Counter-protesters to church: Go back to Westboro!


Police were on the scene to ensure clashing protestors remained peaceful.
Westboro Baptist Protestors Spread a Message of Hate

Five members of the Westboro Baptist Church (WBC), an anti-gay church based in Topeka, Kansas, were met with chants of “Hey hey, ho ho, homophobia has got to go,” by a crowd of HLS students who gathered to protest WBC’s message of hate on Friday, March 20. The Church members, who held signs which read “God Hates Fags” and “Mourn for Your Sins,” protested outside Gannett House, the historic home of the Harvard Law Review.

Police presence was heavy. Dozens of Harvard University Police and Cambridge Police joined forces to maintain order. Those students protesting the presence of the WBC were huddled on the South side of Gannett House and the sidewalk that runs along Massachusetts Avenue was closed to pedestrians. Ambulances and fire equipment lay in waiting, but conflict between the groups was limited to verbal spats and a battle of poster board.

One protestor held a sign mocking the WBC’s message which read, “God strongly dislikes hate.” Others were more traditional messages of tolerance, such as “Harvard is Proud to Be Diverse” and “We’re Here. We’re Queer. Get Over it.”

The WBC, whose members have been banned from entering the United Kingdom since February of this year, has become notorious for its virulently anti-gay agenda. Church members frequently bring their message to military funerals, claiming that the loss of life is a direct result of the permissive policies of the United States regarding homosexuality. Many states have attempted to insulate funerals from the WBC via legislation.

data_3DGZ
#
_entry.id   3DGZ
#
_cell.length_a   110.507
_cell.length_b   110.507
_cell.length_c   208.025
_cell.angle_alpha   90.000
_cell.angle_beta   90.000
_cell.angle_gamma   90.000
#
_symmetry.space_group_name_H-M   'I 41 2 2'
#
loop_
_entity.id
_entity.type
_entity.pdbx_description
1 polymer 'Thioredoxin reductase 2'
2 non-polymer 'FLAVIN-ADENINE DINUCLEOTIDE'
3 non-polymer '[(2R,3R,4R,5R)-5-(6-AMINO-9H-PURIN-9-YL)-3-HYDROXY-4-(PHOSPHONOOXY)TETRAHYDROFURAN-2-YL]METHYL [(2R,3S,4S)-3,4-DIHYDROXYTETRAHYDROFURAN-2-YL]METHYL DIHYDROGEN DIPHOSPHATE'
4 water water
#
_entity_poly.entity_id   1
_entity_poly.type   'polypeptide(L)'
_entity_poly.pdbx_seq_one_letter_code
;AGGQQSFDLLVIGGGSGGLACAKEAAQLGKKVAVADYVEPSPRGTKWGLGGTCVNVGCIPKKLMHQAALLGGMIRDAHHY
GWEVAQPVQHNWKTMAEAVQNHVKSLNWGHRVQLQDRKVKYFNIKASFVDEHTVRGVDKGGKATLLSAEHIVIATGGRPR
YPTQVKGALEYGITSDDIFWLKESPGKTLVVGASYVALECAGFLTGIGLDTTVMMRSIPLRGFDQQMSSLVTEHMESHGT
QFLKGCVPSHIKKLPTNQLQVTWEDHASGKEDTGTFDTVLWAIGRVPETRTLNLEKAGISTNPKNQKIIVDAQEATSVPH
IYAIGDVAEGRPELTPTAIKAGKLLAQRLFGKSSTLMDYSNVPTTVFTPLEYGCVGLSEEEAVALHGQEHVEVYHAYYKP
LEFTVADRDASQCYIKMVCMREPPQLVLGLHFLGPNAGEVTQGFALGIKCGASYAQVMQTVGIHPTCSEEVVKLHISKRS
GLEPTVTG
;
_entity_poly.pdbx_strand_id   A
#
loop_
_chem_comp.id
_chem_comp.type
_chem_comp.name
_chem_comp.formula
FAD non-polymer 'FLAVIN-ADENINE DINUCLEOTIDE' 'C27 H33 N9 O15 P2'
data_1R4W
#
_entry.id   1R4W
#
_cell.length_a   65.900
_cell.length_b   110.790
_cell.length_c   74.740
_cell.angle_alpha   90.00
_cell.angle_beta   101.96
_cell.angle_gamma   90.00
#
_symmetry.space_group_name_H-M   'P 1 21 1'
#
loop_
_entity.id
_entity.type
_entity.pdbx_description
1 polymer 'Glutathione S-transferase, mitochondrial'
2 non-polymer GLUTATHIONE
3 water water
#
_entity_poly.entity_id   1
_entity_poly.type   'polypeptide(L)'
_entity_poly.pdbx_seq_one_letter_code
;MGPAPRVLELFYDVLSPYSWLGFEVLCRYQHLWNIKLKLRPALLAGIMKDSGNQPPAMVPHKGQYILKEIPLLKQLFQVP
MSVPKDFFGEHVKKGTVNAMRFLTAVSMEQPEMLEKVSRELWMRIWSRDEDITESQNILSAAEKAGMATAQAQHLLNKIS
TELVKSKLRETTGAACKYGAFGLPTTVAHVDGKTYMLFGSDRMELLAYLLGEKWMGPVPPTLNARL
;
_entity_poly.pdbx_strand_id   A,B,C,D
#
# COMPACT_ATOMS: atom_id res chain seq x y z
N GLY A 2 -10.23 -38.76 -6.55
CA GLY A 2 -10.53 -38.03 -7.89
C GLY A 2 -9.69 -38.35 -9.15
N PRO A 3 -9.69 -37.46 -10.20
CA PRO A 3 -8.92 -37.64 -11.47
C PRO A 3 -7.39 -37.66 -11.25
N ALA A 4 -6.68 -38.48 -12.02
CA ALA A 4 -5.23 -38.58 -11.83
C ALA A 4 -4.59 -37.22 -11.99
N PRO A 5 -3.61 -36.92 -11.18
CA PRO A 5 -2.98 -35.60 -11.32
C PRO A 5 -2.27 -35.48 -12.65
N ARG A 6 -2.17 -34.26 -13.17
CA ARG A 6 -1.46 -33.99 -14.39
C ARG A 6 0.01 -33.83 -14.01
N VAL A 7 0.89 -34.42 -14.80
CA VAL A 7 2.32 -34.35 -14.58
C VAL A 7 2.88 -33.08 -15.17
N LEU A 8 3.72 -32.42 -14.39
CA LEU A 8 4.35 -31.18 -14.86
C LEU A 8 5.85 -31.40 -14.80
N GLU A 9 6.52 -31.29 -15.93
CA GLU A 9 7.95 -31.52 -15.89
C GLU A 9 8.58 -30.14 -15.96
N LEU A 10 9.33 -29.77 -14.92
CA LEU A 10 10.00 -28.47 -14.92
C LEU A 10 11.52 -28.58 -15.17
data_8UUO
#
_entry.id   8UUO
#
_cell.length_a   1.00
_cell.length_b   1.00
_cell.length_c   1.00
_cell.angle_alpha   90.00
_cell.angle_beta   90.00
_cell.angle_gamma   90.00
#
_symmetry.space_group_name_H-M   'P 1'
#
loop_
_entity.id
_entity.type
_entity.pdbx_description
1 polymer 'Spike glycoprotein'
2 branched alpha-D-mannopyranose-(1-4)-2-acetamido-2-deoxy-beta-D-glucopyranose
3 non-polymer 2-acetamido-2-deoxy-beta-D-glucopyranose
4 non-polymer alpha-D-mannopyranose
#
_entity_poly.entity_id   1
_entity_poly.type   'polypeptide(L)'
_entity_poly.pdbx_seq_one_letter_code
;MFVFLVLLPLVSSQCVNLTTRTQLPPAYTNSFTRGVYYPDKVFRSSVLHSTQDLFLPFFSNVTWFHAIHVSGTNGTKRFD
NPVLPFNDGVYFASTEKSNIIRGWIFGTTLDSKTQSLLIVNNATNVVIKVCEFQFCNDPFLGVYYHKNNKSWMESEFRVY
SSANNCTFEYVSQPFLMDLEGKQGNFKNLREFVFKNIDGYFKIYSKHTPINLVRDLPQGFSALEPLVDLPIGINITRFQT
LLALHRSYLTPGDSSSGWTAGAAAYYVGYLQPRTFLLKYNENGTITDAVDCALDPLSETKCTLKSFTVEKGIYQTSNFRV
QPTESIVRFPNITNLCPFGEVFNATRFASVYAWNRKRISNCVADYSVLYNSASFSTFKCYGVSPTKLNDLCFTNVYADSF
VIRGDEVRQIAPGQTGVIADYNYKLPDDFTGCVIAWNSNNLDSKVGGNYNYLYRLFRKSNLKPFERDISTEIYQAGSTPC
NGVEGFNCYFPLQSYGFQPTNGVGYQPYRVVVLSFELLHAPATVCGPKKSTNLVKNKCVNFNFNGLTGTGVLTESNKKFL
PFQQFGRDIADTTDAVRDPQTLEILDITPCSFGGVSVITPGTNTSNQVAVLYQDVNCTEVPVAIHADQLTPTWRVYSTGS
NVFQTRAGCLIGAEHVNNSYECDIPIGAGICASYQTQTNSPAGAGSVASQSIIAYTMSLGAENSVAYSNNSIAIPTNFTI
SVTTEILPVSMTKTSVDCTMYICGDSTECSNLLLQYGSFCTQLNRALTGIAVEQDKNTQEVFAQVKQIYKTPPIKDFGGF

In 2005, after WBC protested at the funeral of Army Spc. Edward Lee Myers in St. Joseph, Missouri, Missouri enacted laws criminalizes picketing “in front or about” a funeral location or procession, with a fallback provision barring picketing within 300 feet of a funeral location or procession, in the event the broader legislation was declared unconstitutional. However, in Phelps-Roper v. Nixon, 545 F.3d 685 (2008), the Eighth Circuit ruled that while the “state has a significant interest in preserving and protecting the sanctity and dignity of memorial and funeral services, as well as protecting the privacy of family and friends of the deceased during a time of mourning,” the preservation of constitutional rights necessitated a preliminary injunction barring enforcement of the legislation. Phelps-Roper v. Nixon, 545 F.3d at 691.

WBC lists the sites for upcoming demonstrations on its website, The Church stated that it was coming to Harvard in order to, “picket this place of “higher learning” because they are a bunch of perverted FOOLS! They are that way because God has blinded their eyes, and hardened their hearts…really smart puerile perverts!”

While Friday’s demonstration was the first time WBC brought its message directly to the steps of Harvard Law School, it has been in Cambridge before. On the evening of May 16, 2004, as thousands of gleeful Cantabrigians gathered to witness the first gay marriage licenses issued in the United States, dozens of WBC supporters protested on the steps of the United States Post Office, across Massachusetts Avenue from City Hall.

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